Just six months ago, industry analysts were ready to write off Hulu as a capable competitor to the likes of streaming rivals Netflix and Amazon.
At the time, the latter two SVODs had surged well ahead of Hulu in subscriber popularity, a win fueled in large part by their growing banks of original series and movies, according to a report from RBC Capital Markets.
Hulu, meanwhile, saw its subscriber base shrink over the same time frame (between May 2014 to November 2015), according to the report, with authors hinting that it may already be too late for the service to catch up.
But it seems Hulu owners at 21st Century Fox, Disney and NBCUniversal aren’t quite ready to wave the white flag.
The platform, which offers a two-tiered (ad-supported and ad-free) subscription service, has been flexing its muscles in the streaming space of late. Its most recent — and certainly most notable — move came at the Sundance Film Festival where Hulu put up top dollar to directly buy a distribution window from the producers of the millennial-targeted feature film Joshy.
The deal, in partnership with Lionsgate, was made public just this month, and caught many in the industry by surprise. Until now, Hulu has largely been associated with scripted television programming, making a name for itself through Hulu original series such as the Stephen King adaptation 11/22/63, Casual, The Mindy Project, RocketJump: The Show and Deadbeat, and apparently content to leave the big-money exclusive movie contracts to the larger, international brands.
Now, it looks as though Hulu is finally showing a willingness to play at the same table as the big SVODs.
“Hulu has lots of money at the moment and I think its owners have made a decision…to try and follow the model that Netflix and Amazon have created,” said Michael Gubbins, an analyst with the London-based media consultancy firm Sampomedia.
In fact, Gubbins is ready to go one step further. He believes the recent acquisition (along with other more recent film and TV titles) is the start of a global expansion strategy for Hulu.
“Even though they keep saying, ‘We are not in a big hurry to go international’, I would think that when you are buying content (like Joshy and other recent television acquisitions), you are thinking about Hulu on an international front and I think that is a big part of the play in their long-term strategy, or even in the short term…because they are loosing their foothold quickly,” he said.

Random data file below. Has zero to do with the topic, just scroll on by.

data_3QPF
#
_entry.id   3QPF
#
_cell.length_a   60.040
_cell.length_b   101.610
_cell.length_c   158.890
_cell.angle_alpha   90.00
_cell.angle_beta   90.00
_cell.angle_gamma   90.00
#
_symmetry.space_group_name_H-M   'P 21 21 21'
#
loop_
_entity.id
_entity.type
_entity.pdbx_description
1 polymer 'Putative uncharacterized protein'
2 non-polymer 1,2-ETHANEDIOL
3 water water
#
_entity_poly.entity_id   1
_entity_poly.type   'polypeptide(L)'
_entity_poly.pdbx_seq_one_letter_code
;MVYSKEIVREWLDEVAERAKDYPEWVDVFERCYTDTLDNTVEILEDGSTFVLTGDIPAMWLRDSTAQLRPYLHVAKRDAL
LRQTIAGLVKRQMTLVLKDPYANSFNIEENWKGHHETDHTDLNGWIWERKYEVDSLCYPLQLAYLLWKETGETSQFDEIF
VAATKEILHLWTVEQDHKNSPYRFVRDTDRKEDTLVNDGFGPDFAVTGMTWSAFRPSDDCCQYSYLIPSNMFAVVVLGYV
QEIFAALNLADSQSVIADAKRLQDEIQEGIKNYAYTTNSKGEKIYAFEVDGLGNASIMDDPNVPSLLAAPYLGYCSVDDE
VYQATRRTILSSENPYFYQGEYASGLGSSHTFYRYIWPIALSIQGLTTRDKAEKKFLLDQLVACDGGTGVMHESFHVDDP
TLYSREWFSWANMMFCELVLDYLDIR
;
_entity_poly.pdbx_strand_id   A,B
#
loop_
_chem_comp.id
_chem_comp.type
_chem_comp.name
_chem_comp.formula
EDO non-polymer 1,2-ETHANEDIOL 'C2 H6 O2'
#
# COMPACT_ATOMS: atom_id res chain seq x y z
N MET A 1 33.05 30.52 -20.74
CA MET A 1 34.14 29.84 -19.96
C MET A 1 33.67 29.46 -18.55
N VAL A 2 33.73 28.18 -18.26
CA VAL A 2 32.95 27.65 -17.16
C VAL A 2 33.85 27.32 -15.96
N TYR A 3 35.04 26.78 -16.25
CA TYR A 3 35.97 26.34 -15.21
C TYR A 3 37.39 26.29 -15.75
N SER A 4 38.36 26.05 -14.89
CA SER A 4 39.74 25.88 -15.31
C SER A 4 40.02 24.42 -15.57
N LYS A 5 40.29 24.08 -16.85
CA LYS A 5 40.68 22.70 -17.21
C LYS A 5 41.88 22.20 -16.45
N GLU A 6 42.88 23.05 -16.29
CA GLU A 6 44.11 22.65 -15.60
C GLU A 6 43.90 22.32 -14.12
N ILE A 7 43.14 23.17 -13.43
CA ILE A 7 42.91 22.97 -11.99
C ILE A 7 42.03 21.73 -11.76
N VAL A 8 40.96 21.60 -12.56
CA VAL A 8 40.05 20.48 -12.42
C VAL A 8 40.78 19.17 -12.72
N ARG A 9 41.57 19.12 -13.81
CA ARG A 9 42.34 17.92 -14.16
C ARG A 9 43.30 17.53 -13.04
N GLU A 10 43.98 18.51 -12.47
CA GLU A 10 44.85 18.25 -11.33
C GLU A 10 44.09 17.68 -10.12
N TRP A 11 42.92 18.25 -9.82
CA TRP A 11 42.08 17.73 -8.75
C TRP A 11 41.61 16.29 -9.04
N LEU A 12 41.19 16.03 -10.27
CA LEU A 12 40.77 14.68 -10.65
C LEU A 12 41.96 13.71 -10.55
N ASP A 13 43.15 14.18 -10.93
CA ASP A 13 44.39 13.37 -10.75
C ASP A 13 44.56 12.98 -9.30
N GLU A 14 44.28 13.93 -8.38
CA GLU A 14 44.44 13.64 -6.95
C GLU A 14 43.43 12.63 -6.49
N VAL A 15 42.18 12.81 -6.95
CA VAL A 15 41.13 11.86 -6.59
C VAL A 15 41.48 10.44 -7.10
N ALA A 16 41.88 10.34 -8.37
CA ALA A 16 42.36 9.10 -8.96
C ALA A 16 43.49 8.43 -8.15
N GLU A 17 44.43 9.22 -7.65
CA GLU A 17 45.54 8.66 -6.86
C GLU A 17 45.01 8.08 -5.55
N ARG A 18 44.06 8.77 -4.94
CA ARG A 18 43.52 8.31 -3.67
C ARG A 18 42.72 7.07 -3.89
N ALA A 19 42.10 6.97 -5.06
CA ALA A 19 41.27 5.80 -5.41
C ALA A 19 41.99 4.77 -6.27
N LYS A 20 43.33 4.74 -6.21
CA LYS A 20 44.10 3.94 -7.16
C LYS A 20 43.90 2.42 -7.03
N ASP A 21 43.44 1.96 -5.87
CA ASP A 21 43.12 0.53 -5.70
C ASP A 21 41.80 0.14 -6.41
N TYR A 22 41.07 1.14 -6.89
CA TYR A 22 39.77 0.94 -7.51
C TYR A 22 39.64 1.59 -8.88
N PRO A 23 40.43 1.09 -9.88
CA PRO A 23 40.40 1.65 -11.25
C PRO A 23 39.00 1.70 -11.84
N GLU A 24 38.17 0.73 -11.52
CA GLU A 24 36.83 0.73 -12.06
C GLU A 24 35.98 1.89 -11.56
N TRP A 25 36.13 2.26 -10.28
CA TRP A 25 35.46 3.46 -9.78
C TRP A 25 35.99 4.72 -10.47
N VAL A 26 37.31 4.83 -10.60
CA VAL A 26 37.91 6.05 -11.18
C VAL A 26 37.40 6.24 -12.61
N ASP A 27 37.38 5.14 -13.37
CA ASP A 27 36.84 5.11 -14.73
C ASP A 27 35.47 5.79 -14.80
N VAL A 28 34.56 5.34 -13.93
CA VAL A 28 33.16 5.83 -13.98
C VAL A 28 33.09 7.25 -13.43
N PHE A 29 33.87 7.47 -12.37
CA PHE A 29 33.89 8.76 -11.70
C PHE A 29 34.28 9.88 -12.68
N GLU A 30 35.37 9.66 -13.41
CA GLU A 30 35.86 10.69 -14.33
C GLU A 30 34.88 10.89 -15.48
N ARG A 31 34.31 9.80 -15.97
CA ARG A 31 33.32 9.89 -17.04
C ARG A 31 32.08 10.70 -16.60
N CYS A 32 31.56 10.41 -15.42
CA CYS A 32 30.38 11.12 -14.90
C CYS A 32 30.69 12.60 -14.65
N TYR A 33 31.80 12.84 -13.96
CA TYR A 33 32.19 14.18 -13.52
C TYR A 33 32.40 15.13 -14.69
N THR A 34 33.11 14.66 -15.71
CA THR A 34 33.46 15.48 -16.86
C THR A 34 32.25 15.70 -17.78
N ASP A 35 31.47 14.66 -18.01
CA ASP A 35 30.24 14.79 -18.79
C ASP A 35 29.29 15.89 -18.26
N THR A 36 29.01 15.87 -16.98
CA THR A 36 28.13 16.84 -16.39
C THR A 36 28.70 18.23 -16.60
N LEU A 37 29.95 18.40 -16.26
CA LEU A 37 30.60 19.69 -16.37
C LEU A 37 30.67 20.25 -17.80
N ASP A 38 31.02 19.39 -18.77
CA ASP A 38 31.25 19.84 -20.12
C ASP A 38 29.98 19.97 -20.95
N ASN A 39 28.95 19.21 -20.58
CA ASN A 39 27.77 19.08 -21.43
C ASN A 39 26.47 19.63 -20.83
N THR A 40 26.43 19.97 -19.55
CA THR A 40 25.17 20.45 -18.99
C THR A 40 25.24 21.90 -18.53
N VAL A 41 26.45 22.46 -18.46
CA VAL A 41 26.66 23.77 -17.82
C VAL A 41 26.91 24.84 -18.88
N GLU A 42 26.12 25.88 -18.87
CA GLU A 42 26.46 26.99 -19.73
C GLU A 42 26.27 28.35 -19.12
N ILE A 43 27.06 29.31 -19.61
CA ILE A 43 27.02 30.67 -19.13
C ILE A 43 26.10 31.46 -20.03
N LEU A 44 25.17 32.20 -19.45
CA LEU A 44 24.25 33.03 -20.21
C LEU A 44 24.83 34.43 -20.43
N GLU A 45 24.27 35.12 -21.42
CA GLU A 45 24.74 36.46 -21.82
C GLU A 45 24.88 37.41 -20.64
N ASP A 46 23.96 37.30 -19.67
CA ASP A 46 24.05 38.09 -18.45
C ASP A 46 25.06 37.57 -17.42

For Kim Leadford, co-founder and CEO of StarStream Entertainment, and the executive producer of Joshy, Hulu’s inclusion in the bidding ring is a much-welcome sign of financial health in an industry still struggling to adapt to the digital disruption, and the drain on revenues that’s come with it.
In the days since the deal went public, Leadford said she’s fielded dozens of emails, texts and phone calls from colleagues all wanting details on how the distribution partnership works, on how the deal went down.
Ultimately, Leadford told StreamDaily, “Everyone is pretty excited to see a cable TV window start to get involved in acquisitions.”
Here’s how it works: Joshy will be released on Liongate’s specialty film distribution label, Lionsgate Premiere, and will then stream exclusively on Hulu’s subscription and ad-supported platforms following its theatrical run. Lionsgate is also later able to distribute the film in the SVOD window on an as yet unspecified platform.
Leadford said Hulu’s involvement offers a number of benefits to the film’s financial viability by adding an extra window that generates more money than a traditional cable TV window.
“Hulu is taking the window that cable TV would be in. It’s not an SVOD window. Lionsgate will still use SVOD, wherever that is going to be,” she said, adding, “This really brings a lot of value to a window that has been valuable, but now you are starting to see how very valuable it is because you also have these different points of entry with many windows, and it seems like an extension of the whole line.”